The Jerusalemite child Yazan Husseini…deportation to Akko and detention inside an internal institution
“I miss my parents, brothers and my house in Jerusalem”. Those were the words of 13-year old Yazan Mohammad Husseini who is deported to the city of Akko in northern Palestine and where he is being detained inside an internal institution following an order from the occupation authorities.
Since last April, Yazan has been detained, deported and under house-arrest on charges of “making weapons and throwing Molotov Cocktails towards a settlement outpost in the neighborhood of Sheikh Jarrah in Jerusalem; his case is still in court.
Mohammad Husseini, Yazan’s father, explained to Wadi Hilweh Information Center that his son is deported to the city of Akko and detained inside an internal institution…An institution that is like a prison with high walls, guards on its gates, restrictions on visitation, movement and reports that are handed over to the court by its officials. Leaving the institution is prohibited and only allowed by a court order.
Husseini explained that his son was arrested in late April after breaking into his house in Sheikh Jarrah neighborhood. He was interrogated and released several hours later on condition of house-arrest until completing the legal proceedings against him. He was not allowed to leave the house for any reason and was not allowed to attend his school which only had two months before the end of the school year; he was in 8th grade.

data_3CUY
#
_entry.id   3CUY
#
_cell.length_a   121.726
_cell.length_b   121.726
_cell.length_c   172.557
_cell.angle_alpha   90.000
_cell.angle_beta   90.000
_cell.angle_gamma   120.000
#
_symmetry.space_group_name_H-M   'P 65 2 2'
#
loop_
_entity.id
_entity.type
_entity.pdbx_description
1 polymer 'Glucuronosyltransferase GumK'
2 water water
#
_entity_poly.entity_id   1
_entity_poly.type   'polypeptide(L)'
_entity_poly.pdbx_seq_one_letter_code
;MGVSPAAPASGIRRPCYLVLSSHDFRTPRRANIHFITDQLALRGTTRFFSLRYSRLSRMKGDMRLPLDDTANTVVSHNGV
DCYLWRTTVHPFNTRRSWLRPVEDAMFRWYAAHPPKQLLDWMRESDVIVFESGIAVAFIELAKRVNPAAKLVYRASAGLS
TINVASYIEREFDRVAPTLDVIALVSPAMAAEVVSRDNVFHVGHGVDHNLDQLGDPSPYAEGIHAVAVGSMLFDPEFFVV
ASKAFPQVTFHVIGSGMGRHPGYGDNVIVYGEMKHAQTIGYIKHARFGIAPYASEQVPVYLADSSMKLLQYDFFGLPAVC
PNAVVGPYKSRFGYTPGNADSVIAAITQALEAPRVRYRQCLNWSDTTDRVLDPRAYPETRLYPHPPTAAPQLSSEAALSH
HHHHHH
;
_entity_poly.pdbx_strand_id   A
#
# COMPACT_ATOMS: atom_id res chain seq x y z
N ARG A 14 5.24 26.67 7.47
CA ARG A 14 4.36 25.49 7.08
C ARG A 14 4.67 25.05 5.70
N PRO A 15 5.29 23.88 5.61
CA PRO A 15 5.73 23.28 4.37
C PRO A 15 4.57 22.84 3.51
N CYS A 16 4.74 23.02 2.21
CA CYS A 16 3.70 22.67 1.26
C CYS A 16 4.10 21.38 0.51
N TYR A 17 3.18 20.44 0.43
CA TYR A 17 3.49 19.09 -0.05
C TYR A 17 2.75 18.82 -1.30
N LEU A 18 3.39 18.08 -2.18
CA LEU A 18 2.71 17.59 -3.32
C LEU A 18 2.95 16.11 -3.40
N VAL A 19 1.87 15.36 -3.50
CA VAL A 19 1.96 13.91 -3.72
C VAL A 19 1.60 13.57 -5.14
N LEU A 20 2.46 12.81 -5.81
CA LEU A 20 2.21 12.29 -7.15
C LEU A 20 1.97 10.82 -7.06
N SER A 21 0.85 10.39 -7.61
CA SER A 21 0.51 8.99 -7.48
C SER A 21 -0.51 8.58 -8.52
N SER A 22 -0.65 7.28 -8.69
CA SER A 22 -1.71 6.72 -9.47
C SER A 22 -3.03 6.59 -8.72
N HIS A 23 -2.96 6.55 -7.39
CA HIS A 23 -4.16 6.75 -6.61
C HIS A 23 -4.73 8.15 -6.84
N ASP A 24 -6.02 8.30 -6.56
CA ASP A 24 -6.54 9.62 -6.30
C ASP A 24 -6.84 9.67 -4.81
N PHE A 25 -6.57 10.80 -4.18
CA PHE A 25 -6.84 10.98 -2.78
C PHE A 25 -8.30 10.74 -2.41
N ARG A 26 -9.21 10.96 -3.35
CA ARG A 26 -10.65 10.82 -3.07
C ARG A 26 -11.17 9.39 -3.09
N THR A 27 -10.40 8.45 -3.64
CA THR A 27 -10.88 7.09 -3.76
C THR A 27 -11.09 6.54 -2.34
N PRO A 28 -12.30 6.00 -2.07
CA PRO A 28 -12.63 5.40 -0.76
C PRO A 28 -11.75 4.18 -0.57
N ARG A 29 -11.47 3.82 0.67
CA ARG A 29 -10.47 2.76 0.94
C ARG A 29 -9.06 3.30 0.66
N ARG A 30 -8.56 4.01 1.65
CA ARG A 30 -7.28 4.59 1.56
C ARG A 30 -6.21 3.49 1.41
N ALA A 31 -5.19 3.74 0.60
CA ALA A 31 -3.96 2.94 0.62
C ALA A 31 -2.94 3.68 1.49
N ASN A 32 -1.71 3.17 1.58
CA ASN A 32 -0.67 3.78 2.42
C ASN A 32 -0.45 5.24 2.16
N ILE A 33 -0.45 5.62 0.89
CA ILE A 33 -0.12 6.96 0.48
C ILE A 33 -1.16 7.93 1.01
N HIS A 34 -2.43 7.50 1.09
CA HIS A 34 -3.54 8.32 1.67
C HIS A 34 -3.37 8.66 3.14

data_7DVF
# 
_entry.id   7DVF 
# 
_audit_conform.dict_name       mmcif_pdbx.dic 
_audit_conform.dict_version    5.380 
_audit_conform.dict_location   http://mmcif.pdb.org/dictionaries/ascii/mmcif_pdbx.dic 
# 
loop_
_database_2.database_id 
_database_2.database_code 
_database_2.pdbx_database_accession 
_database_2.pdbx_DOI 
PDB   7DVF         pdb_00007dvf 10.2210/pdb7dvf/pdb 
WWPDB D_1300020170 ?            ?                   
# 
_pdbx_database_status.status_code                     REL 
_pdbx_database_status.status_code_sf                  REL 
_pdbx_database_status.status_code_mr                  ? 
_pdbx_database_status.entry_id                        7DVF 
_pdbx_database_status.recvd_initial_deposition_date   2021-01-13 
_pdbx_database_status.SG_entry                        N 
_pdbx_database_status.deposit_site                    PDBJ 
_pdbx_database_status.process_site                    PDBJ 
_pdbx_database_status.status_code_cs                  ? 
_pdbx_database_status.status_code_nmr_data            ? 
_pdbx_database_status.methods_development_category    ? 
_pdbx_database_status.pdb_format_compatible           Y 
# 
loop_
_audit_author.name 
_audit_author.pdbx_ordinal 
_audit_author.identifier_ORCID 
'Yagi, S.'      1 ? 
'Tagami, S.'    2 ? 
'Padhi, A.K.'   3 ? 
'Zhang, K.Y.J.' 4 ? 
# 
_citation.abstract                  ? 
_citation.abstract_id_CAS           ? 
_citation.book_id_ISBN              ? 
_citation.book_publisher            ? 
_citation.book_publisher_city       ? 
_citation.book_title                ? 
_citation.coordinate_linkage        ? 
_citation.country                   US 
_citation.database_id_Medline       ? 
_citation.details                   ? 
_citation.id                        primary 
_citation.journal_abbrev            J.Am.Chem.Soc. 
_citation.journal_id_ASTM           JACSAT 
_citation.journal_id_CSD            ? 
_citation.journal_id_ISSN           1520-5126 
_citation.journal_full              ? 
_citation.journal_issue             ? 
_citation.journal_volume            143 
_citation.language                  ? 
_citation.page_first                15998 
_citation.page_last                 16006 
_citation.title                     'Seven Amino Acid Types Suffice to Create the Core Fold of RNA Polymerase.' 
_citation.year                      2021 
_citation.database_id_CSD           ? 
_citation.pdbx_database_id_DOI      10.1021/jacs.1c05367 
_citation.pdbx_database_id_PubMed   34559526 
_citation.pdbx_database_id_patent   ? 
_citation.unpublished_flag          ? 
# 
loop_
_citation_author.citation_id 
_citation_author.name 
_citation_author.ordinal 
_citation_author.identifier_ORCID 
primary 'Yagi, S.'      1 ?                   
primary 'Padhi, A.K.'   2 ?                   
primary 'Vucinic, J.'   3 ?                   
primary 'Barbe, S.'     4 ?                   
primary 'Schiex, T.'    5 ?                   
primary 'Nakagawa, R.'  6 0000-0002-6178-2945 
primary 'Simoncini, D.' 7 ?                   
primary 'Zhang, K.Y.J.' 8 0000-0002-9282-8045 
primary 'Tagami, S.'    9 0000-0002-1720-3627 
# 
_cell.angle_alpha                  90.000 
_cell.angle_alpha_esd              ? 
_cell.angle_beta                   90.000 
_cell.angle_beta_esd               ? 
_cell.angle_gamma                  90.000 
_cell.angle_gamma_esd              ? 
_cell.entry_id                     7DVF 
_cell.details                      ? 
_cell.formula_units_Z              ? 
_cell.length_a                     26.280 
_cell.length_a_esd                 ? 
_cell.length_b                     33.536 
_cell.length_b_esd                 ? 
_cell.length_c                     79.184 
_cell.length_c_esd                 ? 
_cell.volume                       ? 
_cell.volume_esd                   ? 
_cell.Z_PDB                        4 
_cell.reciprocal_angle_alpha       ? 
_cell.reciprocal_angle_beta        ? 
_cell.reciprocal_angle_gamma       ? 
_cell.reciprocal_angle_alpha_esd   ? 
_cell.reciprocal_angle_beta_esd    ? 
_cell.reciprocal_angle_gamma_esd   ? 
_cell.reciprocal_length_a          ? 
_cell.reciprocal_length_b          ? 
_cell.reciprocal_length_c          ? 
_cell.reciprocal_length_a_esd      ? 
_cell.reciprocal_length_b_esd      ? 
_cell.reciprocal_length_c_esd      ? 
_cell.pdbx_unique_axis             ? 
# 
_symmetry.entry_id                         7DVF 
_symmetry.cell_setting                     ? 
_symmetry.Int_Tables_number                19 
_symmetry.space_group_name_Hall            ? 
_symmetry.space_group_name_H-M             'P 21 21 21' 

His father added that he was transferred to an internal institution in Akko after about two months of confinement in his home. He is able to study and learn a profession, but his detention worries his family, especially that many children are detained on criminal cases such as thefts, drugs, etc…
The Husseini family misses its son Yazan at all times and miss his presence with the family especially on social occasions. His mother says: "The first day was the beginning of the month of Ramadan. We missed him and we cried a lot because he was not there. He was prevented from attending his brother's engagement...The institution is far from us and we visit him every month, pointing out that the visit is allowed every two weeks, but distance prevents them from visiting him every two weeks.